Submitted March 18, 1932
Decided April 26, 1932
Appeal from the Supreme Court, Appellate Division, Third Department.
John J. Bennett, Jr., Attorney-General ( Wendell P. Brown of counsel), for appellants.
Henry Brill, Percy Heiliger and Saul E. Rogers for respondent.
Questions are presented on this appeal arising under article 9-A of the Tax Law (Cons. Laws, ch. 60) which imposes an annual franchise tax upon business corporations measured by "entire net income" (§ 209) which is defined (§ 208, subd. 3) as meaning the "total net income."
Section 210 exempts from the provisions of article 9-A "corporations wholly engaged in the purchase and sale of, and holding title to, real estate for themselves."
Section 211 regulates reports of corporations to the Tax Commission. The annual franchise tax on respondent's net income for the calendar year 1922 is before us.
Subdivision 9 of section 211, as it existed in 1923 (Laws of 1922, ch. 507), provided:
"9. Any corporation owning or controlling, either directly or indirectly, substantially all of the capital stock of another corporation, or of other corporations, liable to report under this article, may be required to make a consolidated report showing the combined net income, such assets of the corporations as are required for the purposes of this article, and such other information as the Tax Commission may require, but excluding intercorporate stockholdings and intercorporate accounts.
"The Tax Commission may permit or require the filing of a combined report where substantially all the capital stock of two of more corporations liable to taxation under this article is owned by the same interests. The Tax Commission may impose the tax provided by this article as though the combined entire net income and segregated assets were those of one corporation, or may, in such other manner as it shall determine, equitably adjust the tax."
Relator is a New York corporation. Its business is renting motion picture films. It owns the entire capital stock of six domestic and seven foreign corporations. The Commission consolidated with the relator certain of its subsidiary corporations and included in the consolidation the wholly owned Fox Film Realty Corporation. It also included as net income the profits of seven foreign subsidiary corporations which had been taken over by the relator, the sole stockholder, under the guise of a loan account.
The Appellate Division has held (a) that the Fox Film Realty Corporation was wholly engaged in the purchase and sale of, and holding title to, real estate for itself and is not "liable to report" under article 9-A and must be omitted from the consolidated report under section 211, subdivision 9, as above quoted; (b) that the moneys received by the relator from the earnings of its foreign subsidiaries were not taxable as income as it appears that they were loans and not distributions of profits by way of dividends.
The Realty Corporation leased to the relator in connection with the real estate occupied by it for the purpose of renting motion picture films a large amount of personal property, consisting of laboratory and studio equipment, motion picture machines, printing machines and development machinery. The value of this personal property was considerable, both relatively and in the abstract. The Realty Corporation supplied the requirements of the parent corporation not only for the real estate used in its business but also for a fully equipped motion picture plant. Thus it was not confined to the exclusive business of holding real estate. It held personal property as well. It was, therefore, not exempted under the provisions of the Tax Law. ( People ex rel. Tiffany Co. v. Campbell, 144 N.Y. 166, 172; People ex rel. Western Electric Co. v. Campbell, 145 N.Y. 587, 589; People ex rel. A.S. Fountain Co. v. Roberts, 158 N.Y. 168.) That a relatively small part of its holdings consists of personal property used with the real estate does not render it less liable to the tax. (Cf. People ex rel. Stokes Co. v. Roberts, 90 Hun, 533.)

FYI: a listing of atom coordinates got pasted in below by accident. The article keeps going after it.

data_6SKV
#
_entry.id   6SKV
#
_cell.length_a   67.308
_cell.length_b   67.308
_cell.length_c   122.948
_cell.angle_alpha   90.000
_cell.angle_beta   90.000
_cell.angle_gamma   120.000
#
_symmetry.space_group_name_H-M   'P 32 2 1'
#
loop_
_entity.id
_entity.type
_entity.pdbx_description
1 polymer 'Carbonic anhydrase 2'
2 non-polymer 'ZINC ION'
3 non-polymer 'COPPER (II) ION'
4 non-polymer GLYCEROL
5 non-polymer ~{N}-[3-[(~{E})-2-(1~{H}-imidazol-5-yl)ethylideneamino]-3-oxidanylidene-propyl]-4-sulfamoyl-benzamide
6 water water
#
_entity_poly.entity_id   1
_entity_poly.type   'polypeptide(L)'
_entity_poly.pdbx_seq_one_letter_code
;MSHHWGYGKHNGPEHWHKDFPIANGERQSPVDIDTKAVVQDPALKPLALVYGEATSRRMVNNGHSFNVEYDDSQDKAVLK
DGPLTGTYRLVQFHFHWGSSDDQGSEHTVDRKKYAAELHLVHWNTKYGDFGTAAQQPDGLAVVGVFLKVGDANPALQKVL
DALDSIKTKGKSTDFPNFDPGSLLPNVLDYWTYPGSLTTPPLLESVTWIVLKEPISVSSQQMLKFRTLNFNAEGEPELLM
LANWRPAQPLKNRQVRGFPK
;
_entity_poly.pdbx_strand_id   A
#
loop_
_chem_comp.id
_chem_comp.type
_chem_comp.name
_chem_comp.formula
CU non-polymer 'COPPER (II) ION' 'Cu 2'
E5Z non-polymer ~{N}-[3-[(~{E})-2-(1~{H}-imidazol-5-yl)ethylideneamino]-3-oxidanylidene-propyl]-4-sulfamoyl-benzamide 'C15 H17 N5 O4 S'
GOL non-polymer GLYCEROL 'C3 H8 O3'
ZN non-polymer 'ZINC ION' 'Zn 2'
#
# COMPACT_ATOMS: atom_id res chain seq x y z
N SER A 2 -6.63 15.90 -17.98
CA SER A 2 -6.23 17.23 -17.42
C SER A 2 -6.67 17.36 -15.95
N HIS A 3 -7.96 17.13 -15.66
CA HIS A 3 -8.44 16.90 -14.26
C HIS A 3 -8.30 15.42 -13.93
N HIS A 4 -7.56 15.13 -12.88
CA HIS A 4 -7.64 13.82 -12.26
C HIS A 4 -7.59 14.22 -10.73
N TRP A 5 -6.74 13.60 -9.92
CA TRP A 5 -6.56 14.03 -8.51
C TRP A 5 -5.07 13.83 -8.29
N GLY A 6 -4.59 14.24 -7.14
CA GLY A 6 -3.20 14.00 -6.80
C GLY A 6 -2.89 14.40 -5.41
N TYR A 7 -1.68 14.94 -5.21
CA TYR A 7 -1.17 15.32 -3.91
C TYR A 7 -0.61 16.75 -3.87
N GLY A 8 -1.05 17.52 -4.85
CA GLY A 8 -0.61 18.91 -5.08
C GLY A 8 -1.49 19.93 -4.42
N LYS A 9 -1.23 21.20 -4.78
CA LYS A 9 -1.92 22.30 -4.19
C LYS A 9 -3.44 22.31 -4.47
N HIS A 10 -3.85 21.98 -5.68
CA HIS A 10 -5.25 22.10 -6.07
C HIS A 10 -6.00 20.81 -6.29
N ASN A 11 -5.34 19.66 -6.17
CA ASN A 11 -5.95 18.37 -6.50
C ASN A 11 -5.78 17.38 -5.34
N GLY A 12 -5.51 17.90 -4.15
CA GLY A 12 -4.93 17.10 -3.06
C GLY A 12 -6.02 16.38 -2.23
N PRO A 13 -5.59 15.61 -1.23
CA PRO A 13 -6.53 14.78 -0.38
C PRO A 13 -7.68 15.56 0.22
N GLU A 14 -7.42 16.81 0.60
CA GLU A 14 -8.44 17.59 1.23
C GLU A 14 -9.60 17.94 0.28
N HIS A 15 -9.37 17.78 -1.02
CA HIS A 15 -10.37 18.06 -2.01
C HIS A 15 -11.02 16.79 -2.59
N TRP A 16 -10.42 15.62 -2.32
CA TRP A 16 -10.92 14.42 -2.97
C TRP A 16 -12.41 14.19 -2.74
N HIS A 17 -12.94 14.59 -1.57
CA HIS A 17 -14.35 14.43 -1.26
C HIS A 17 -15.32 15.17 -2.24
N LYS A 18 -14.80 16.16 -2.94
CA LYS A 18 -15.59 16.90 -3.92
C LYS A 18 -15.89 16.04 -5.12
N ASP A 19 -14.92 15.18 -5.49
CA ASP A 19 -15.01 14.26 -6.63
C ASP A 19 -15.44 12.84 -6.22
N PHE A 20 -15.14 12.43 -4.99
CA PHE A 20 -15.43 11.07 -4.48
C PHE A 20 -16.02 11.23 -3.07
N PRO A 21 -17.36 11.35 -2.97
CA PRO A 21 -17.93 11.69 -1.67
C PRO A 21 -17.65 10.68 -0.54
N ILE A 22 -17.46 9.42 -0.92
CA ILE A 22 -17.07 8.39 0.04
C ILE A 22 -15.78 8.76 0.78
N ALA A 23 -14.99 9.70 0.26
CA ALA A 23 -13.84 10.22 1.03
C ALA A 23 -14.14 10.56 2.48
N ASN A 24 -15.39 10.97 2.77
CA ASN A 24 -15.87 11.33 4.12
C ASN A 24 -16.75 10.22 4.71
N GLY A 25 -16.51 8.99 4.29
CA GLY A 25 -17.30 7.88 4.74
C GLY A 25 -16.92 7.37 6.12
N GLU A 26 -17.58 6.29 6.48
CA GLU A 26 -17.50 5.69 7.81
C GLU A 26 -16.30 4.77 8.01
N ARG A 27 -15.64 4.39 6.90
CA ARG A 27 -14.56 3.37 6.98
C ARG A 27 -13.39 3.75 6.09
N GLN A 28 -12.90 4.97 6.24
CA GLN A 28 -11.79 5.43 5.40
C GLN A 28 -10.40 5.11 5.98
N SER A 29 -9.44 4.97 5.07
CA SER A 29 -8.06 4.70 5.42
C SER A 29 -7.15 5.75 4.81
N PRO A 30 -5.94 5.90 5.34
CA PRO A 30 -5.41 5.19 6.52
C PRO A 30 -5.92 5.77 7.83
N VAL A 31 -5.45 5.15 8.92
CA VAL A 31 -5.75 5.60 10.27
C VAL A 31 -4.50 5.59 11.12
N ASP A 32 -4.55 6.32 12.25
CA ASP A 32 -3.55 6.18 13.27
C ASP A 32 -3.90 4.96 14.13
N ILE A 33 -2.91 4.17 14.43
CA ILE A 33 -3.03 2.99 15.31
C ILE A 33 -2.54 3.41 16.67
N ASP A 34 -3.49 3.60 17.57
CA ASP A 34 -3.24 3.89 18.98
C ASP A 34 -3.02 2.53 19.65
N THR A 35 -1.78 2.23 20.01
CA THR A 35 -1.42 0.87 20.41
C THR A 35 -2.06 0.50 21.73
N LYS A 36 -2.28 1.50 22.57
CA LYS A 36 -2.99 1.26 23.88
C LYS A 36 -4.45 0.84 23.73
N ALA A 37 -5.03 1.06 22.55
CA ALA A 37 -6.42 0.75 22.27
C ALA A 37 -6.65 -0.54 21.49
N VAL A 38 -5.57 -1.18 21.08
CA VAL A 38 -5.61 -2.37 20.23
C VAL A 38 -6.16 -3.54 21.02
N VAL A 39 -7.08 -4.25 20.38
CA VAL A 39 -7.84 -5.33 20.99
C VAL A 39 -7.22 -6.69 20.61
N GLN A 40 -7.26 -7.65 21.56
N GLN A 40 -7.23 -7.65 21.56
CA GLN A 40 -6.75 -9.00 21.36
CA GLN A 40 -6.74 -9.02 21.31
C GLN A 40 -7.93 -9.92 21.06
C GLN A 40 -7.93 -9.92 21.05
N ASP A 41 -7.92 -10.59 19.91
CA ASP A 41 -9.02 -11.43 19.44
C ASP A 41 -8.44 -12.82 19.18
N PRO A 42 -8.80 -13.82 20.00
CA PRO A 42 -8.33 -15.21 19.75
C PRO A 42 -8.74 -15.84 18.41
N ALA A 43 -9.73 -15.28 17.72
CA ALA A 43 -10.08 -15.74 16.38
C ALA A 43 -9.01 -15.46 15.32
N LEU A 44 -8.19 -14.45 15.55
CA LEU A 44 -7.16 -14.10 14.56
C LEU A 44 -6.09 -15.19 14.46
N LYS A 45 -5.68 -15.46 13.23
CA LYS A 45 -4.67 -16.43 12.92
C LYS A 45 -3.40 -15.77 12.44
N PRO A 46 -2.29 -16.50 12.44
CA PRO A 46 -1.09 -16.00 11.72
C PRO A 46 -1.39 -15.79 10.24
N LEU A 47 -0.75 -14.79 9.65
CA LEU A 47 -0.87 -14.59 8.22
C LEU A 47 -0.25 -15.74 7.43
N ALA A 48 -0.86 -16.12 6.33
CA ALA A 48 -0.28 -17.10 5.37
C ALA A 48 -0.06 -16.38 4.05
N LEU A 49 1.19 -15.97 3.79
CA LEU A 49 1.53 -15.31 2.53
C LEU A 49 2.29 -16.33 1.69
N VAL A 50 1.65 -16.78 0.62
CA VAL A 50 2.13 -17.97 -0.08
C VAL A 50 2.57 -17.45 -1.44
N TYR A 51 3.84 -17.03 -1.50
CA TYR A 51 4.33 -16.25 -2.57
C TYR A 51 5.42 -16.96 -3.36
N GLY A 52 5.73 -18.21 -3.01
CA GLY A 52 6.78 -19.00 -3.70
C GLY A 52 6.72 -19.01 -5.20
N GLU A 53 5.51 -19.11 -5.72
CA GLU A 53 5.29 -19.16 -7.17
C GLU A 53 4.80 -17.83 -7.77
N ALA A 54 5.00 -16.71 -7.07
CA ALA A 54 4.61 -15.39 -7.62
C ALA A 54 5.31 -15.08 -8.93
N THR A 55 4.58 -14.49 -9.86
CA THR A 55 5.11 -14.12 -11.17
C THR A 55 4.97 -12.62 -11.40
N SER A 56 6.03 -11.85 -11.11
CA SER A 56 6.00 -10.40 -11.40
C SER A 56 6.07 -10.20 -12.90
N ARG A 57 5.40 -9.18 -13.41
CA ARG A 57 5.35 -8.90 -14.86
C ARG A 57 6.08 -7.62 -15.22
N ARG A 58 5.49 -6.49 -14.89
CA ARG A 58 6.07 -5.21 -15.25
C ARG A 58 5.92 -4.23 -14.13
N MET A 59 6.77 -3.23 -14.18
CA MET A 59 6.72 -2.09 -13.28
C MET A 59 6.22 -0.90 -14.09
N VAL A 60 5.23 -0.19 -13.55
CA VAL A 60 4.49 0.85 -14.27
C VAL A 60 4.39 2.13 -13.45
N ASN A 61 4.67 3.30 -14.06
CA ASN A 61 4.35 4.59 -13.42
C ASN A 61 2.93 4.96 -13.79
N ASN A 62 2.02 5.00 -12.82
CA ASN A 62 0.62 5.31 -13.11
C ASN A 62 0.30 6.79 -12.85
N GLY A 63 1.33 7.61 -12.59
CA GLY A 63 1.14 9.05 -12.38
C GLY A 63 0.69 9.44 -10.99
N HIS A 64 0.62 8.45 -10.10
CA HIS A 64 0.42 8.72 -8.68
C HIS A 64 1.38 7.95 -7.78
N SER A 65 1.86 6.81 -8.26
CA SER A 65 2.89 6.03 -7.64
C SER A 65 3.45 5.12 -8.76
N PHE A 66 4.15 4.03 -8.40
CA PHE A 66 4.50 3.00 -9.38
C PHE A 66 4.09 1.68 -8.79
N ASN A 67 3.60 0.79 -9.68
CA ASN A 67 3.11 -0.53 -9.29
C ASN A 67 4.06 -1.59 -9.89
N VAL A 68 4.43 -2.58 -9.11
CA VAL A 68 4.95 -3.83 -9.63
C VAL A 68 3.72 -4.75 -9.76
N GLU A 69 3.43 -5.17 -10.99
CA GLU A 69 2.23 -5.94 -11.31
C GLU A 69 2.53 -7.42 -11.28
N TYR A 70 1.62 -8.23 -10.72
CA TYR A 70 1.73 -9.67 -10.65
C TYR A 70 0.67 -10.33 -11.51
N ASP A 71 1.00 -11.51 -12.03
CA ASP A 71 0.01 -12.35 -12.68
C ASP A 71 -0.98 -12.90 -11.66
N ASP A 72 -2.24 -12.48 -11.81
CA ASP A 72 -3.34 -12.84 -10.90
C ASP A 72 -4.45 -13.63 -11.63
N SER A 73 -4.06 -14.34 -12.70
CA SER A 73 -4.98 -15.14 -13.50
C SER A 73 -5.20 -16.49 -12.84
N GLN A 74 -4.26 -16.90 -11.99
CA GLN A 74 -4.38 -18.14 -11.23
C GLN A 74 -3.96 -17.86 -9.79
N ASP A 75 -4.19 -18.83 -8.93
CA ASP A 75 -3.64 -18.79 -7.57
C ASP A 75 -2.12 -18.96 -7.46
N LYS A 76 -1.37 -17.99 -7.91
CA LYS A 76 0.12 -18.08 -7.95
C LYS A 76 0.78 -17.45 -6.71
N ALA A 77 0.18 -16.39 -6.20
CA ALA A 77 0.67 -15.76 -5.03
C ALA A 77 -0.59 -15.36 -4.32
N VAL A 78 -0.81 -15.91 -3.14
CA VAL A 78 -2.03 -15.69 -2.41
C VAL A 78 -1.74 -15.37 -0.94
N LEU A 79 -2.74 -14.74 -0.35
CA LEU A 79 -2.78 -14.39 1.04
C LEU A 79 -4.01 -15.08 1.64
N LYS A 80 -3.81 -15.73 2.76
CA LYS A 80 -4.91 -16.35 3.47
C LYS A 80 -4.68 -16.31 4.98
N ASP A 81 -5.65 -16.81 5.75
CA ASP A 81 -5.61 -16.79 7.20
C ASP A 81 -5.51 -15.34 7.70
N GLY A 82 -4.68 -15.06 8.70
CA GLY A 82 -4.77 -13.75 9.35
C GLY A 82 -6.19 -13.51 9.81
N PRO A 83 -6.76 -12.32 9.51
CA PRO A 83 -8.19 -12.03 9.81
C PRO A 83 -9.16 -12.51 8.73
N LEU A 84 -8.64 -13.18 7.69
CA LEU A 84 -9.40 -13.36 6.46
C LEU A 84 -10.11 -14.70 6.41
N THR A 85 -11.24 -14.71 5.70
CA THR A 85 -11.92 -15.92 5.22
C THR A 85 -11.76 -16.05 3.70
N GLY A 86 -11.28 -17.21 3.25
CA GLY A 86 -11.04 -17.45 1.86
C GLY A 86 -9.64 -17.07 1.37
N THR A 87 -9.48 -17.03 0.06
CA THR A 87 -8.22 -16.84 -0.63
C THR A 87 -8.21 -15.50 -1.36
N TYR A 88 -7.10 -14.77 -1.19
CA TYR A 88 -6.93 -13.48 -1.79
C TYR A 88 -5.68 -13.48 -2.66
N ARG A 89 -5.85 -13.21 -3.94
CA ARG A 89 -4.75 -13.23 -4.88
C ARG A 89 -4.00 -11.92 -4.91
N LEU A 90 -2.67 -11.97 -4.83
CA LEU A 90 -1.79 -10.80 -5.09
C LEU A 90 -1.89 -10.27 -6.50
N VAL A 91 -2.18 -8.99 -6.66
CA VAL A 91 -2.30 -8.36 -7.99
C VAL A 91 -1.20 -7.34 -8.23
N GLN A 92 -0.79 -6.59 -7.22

We hold also that the money received by the relator from its seven foreign subsidiaries was properly included by the Tax Commission as income although the amount was carried on its books as loans made to it by them. The sums were paid by the subsidiaries to their sole stockholder out of earnings or profits. The evidence supported a finding that they were properly considered as "dividends received on stocks." (Tax Law, § 208, subd. 3.) The so-called loans were not represented by notes or other evidences of indebtedness; they bore no interest and they were payable at no definite time. It was a fair assumption that they would never be called and that no distribution of such earnings as dividends would ever be made. No formal declaration of dividends is necessary to make the distribution of corporate profits income for the purpose of taxation. ( Southern Pacific Co. v. Lowe, 247 U.S. 330.) The purpose and intent of the taxing power may not be evaded by mere bookkeeping devices. A loan made with no intention that it be repaid cannot be converted into an asset when it is in fact a distribution of profits. ( Rockefeller v. United States, 257 U.S. 176; Chattanooga Sav. Bank v. Brewer, 17 Fed. Rep. [2d] 79.)
The identity of a sole stockholder with his company need not be considered. The Tax Commission did not have to pass over subsidiaries as mere devices to escape taxation in order to arrive at its conclusions. ( People ex rel. Studebaker Corp. v. Gilchrist, 244 N.Y. 114, 120-123.) If the corporate persona is not ignored the result must be the same.
The order of the Appellate Division should be reversed and the determination of the State Tax Commission confirmed, with costs in this court and in the Appellate Division.
CRANE, LEHMAN, O'BRIEN and HUBBS, JJ., concur; KELLOGG, J., not sitting.
Order reversed, etc.